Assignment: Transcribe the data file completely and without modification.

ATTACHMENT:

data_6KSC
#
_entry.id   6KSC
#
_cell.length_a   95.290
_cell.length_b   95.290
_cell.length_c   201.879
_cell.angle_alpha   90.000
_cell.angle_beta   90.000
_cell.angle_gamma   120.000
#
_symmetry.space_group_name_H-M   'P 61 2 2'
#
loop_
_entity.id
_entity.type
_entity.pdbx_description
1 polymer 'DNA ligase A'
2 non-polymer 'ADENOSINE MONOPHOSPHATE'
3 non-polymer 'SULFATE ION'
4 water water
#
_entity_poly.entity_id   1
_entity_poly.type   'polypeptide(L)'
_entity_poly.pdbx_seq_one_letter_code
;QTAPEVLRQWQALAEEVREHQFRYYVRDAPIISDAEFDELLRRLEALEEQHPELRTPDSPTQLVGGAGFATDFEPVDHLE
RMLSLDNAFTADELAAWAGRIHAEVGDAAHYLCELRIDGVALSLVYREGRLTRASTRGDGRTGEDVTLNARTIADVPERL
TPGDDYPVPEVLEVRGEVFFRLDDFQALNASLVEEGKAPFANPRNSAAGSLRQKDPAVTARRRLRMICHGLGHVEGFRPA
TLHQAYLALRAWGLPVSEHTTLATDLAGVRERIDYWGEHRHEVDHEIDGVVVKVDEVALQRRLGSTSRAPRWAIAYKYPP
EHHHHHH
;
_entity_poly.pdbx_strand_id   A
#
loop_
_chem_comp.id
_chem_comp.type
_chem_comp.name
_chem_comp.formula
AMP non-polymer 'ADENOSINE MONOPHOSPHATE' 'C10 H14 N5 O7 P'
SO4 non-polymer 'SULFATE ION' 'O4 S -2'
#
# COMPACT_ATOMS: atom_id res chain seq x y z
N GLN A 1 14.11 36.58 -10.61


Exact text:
data_6KSC
#
_entry.id   6KSC
#
_cell.length_a   95.290
_cell.length_b   95.290
_cell.length_c   201.879
_cell.angle_alpha   90.000
_cell.angle_beta   90.000
_cell.angle_gamma   120.000
#
_symmetry.space_group_name_H-M   'P 61 2 2'
#
loop_
_entity.id
_entity.type
_entity.pdbx_description
1 polymer 'DNA ligase A'
2 non-polymer 'ADENOSINE MONOPHOSPHATE'
3 non-polymer 'SULFATE ION'
4 water water
#
_entity_poly.entity_id   1
_entity_poly.type   'polypeptide(L)'
_entity_poly.pdbx_seq_one_letter_code
;QTAPEVLRQWQALAEEVREHQFRYYVRDAPIISDAEFDELLRRLEALEEQHPELRTPDSPTQLVGGAGFATDFEPVDHLE
RMLSLDNAFTADELAAWAGRIHAEVGDAAHYLCELRIDGVALSLVYREGRLTRASTRGDGRTGEDVTLNARTIADVPERL
TPGDDYPVPEVLEVRGEVFFRLDDFQALNASLVEEGKAPFANPRNSAAGSLRQKDPAVTARRRLRMICHGLGHVEGFRPA
TLHQAYLALRAWGLPVSEHTTLATDLAGVRERIDYWGEHRHEVDHEIDGVVVKVDEVALQRRLGSTSRAPRWAIAYKYPP
EHHHHHH
;
_entity_poly.pdbx_strand_id   A
#
loop_
_chem_comp.id
_chem_comp.type
_chem_comp.name
_chem_comp.formula
AMP non-polymer 'ADENOSINE MONOPHOSPHATE' 'C10 H14 N5 O7 P'
SO4 non-polymer 'SULFATE ION' 'O4 S -2'
#
# COMPACT_ATOMS: atom_id res chain seq x y z
N GLN A 1 14.11 36.58 -10.61